Low mortgage rates inciting a stampede Lenders besieged by consumers

September 05, 1993|By Lorraine Mirabella | Lorraine Mirabella,Staff Writer

Back before mortgage interest rates fell to a 25-year low, Ed Dinardo got maybe 15 or 20 phone queries a day. These days, Columbia Bank's mortgage director gets more than 100.

With average rates breaking the 7 percent barrier for the second week in a row, homeowners and buyers have flooded lenders' offices with questions about loans and refinancing.

"We just don't have enough people to return all these phone calls," said Mr. Dinardo, whose bank last week offered 30-year fixed-rate loans at 6.87 percent, with no points.

"Sometimes, it's taking two to three days to get a call back. People say a lot of lenders haven't called them back."

"If you were to ask me six months ago, I would say there's no way they'd be at this rate," he said.

"But the feeling is they can't go much lower, and that's causing the rush."

Calls from comparison shoppers also poured in at Citizens Bank in Laurel.

"With the amount of publicity that has surrounded the interest-rate change, and the fact that it is at these levels, now all of a sudden people are starting to wake up," said Dave Klingler, manager of the residential-loan unit.

"Those who have not caught the wave are getting in before things change. People with 8.5 rates are starting to feel like it can make a difference after all. Some refinanced a year ago and are coming back to get a better rate."

Last week, rates continued to fall. In the Baltimore area, average rates for 30-year fixed-rate mortgages dipped to 6.89 percent, with 1.45 points, down from 6.92 percent, with 1.5 points, the week before.

"The odds are rates will continue a slow, erratic downward trend," said Barry Havemann, president of HSH Associates, a New Jersey firm that tracks mortgage rates. "How much longer will depend on the economy. My personal belief is that they'll hit 6.75 before anything significant happens."

The Federal Home Loan Mortgage Corp., or Freddie Mac, reported Thursday that the average national fixed rate for 30-year mortgages fell to 6.93 percent, from 6.97 percent the week before.

At Atlantic Residential Mortgage Corp., a Bank of Baltimore subsidiary, loan applications jumped 40 percent in August, with about 60 percent of those requests to refinance, said Keith W. Stackhouse, president. Mr. Stackhouse said he suspects that publicity surrounding the low rates, as much as the rates themselves, is responsible for the increase.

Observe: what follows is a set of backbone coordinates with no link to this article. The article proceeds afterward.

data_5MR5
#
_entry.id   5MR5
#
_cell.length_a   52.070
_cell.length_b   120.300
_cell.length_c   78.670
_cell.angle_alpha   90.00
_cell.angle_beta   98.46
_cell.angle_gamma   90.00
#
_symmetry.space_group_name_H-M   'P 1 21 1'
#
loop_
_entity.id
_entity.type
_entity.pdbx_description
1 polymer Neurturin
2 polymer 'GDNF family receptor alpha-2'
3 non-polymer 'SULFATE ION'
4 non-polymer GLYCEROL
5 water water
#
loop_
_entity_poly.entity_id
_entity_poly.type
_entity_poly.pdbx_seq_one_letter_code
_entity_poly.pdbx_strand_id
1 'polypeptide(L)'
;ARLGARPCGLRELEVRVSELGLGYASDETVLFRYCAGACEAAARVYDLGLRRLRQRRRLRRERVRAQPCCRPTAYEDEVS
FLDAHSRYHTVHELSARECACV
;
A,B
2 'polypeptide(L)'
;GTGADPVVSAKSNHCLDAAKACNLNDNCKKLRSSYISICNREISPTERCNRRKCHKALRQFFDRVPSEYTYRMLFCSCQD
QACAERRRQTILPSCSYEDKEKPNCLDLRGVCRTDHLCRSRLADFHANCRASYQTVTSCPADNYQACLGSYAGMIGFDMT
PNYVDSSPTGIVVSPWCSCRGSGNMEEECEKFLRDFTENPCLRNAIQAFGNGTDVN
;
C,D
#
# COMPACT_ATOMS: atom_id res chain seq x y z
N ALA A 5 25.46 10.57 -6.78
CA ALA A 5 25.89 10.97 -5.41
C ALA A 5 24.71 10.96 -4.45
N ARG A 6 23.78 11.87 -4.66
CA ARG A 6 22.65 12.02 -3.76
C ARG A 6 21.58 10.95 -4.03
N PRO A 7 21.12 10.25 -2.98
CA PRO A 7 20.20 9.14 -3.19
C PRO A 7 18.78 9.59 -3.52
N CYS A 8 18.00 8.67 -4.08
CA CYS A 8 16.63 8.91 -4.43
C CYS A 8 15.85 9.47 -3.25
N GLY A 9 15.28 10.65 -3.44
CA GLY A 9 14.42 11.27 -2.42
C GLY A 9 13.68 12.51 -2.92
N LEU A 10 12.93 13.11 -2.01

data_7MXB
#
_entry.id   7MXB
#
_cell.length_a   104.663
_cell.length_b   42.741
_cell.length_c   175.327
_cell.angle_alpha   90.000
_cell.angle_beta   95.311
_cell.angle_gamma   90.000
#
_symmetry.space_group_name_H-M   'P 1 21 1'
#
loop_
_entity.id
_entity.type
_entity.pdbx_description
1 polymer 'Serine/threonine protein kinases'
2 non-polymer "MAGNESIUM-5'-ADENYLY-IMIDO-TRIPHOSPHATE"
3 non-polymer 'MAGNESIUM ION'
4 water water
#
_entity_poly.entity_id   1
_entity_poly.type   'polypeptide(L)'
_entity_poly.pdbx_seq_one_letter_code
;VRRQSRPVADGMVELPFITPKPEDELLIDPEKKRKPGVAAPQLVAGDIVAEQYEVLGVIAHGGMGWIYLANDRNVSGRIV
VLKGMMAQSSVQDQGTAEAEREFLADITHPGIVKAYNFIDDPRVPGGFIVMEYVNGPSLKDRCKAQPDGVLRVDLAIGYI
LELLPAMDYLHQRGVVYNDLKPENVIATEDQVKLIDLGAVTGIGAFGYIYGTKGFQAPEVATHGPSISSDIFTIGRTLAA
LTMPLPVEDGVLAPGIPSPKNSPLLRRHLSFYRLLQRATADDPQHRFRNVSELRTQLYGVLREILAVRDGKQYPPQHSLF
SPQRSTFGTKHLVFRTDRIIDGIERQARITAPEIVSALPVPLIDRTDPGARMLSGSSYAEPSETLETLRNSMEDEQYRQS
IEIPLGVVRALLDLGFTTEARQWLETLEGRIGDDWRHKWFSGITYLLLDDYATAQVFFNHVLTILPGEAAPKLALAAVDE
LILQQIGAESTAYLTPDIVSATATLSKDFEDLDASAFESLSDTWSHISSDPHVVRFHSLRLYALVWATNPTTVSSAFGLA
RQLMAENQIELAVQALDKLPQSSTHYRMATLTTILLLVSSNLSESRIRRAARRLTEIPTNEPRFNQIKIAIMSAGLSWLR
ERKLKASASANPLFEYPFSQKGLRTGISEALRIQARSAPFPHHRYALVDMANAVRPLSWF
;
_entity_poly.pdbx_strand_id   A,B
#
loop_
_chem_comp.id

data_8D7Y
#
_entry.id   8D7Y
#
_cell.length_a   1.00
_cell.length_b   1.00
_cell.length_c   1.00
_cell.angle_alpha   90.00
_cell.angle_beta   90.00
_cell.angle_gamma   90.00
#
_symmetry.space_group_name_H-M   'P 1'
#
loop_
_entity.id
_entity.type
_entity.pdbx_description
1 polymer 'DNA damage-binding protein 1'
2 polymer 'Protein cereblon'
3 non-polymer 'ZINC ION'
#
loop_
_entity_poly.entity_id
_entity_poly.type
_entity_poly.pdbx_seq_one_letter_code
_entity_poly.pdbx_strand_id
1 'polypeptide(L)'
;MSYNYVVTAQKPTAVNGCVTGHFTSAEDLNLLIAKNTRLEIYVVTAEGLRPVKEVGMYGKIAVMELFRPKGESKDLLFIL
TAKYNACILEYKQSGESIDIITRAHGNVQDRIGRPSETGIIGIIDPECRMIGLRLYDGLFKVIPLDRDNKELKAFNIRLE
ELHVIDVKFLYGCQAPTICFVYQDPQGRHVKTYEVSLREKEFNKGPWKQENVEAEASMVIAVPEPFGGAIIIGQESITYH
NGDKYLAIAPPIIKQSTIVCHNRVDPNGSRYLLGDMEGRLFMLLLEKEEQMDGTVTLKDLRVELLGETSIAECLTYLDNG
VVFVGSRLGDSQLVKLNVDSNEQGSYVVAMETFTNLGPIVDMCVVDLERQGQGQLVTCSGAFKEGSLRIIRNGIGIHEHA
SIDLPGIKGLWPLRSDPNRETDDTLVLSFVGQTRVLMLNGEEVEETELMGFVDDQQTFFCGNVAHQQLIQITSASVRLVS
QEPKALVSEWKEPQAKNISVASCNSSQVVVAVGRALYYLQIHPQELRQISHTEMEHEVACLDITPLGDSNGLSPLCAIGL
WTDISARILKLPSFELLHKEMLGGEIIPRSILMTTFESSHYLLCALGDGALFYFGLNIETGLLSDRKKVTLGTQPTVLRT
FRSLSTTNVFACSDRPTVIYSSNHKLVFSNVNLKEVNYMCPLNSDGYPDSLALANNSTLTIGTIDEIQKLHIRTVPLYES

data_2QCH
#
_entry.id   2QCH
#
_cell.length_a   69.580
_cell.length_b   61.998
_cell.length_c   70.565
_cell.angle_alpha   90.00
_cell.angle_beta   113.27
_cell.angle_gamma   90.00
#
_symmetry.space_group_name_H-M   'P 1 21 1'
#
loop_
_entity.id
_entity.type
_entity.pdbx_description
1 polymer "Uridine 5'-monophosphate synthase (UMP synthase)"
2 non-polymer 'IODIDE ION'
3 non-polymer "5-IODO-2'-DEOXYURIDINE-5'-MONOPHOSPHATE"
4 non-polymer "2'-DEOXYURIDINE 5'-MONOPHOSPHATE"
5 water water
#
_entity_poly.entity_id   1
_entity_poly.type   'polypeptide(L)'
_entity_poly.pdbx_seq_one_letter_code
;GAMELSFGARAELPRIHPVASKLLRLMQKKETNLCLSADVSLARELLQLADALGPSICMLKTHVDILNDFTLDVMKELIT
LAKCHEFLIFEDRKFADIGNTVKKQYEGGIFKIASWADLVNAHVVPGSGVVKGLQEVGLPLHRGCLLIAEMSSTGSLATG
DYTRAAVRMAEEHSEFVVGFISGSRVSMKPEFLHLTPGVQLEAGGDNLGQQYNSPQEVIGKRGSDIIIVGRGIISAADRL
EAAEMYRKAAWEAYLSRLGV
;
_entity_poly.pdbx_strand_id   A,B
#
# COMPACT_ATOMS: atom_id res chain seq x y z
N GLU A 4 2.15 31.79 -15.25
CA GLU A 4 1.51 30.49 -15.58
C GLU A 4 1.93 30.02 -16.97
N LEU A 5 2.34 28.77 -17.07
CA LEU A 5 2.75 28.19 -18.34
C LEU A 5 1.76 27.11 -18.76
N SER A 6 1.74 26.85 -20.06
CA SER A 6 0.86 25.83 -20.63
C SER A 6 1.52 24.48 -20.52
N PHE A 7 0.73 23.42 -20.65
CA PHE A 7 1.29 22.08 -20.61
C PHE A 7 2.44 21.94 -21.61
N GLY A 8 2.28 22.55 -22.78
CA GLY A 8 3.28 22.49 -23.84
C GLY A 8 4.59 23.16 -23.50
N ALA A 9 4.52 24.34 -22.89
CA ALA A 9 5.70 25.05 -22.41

"People are more aware than they've ever been of where interest rates are and what that can do for them," he said. "People can qualify for properties they couldn't have qualified for before."

The number of refinancings at Columbia Bank -- 19 out of 32 loan applications -- rose about 25 percent in August, Mr. Dinardo said.

Some of the customers have gone through the process up to three times in less than three years, as rates of 12 percent or 13 percent have declined to 9 percent, then to around 8 percent.

Now, some are considering a fourth go-around.

"In monthly payments, there's not much difference between 7 and 6 7/8 , but when that psychological barrier is broken, it gets a lot of people off the fence," Mr. Dinardo said. "People are very anxious now to get the ball rolling."

As recently as December, 30-year rates in the Baltimore area averaged about 8.5 percent. In nine months, rates have fallen 1.5 percentage points.

Andrew J.A. Chriss, president of the Greater Baltimore Board of Realtors, agreed that even the perception of saving money has spurred homeowners' and buyers' interest.

"You feel better if you're paying $4.95 than if you're paying $5.05,"

Mr. Chriss said. "Psychologically, it seems like a big difference. It spurs people to think now's a good time to do it."

He said the continuing drop in rates bodes well for the housing market, in which sales have increased modestly each month since late spring compared with the same period last year.

"To see any increase is significant in the economy we're in," he said. "We should continue to see the housing market strengthening. If interest rates stay in the 7 percent range, purchasing a home is that much more attractive."

RATES ELSEWHERE

As of Sept. 2, 1993 *

Current .. .. Prev. .. .. .. .. wk

City .. .. Rate .. Pts. .. .. Rate .. .. Pts.

Atlanta .. ..6 3/4 .. ..2 .. .. .. 6 3/4 .. .. 2

Boston .. .. 7 .. .. 1 3/4 .. .. .. 7 .. .. 1 3/8

Chicago .. ..7 1/8 .. ..1 7/8 .. .. .. 7 3/8 .. .. 2 1/4

Dallas .. .. 7 .. .. 1 5/8 .. .. .. 7 .. .. 1 5/8

Denver .. .. 6 7/8 .. .. 1 .. .. .. 6 7/8 .. .. 1

Houston .. ..6 7/8 .. .. 5/8 .. .. .. 6 7/8 .. .. 5/8

L.A. .. .. ..6 7/8 .. .. 1 3/8 .. .. ..6 7/8 .. 1 1/2

Mnpls. .. .. 6 7/8 .. .. 1 3/4 .. .. ..6 7/8 .. .. 3/4

N.Y. .. .. .. 7 1/8 .. ..1 3/4 .. .. ..7 1/4 .. .. 1 3/4

Phila... .. ..6 5/8 .. ..2 3/8 .. .. ..6 3/4 .. .. 2 Phoenix .. .. 7 1/4 .. .. 5/8 .. .. ..7 .. .. . 1/2

Seattle .. .. 6 7/8 .. ..1 3/4 .. .. ..6 7/8 .. .. 1 7/8

Tampa .. .. ..6 7/8 .. ..1 3/4 .. .. ..6 7/8 .. .. 1 D.C. .. .. .. 6 5/8 .. ..1 7/8 .. .. ..6.65 .. .2 1/4

* Average mortgage rates for single-family homes, as compiled by the Chicago Title Insurance Co. The rates are for 30-year, fixed-rate mortgages for 80 percent of the value of the house. A point is a one-time fee equaling 1 percent of the mortgage.

Baltimore Sun Articles
|
|
|
Please note the green-lined linked article text has been applied commercially without any involvement from our newsroom editors, reporters or any other editorial staff.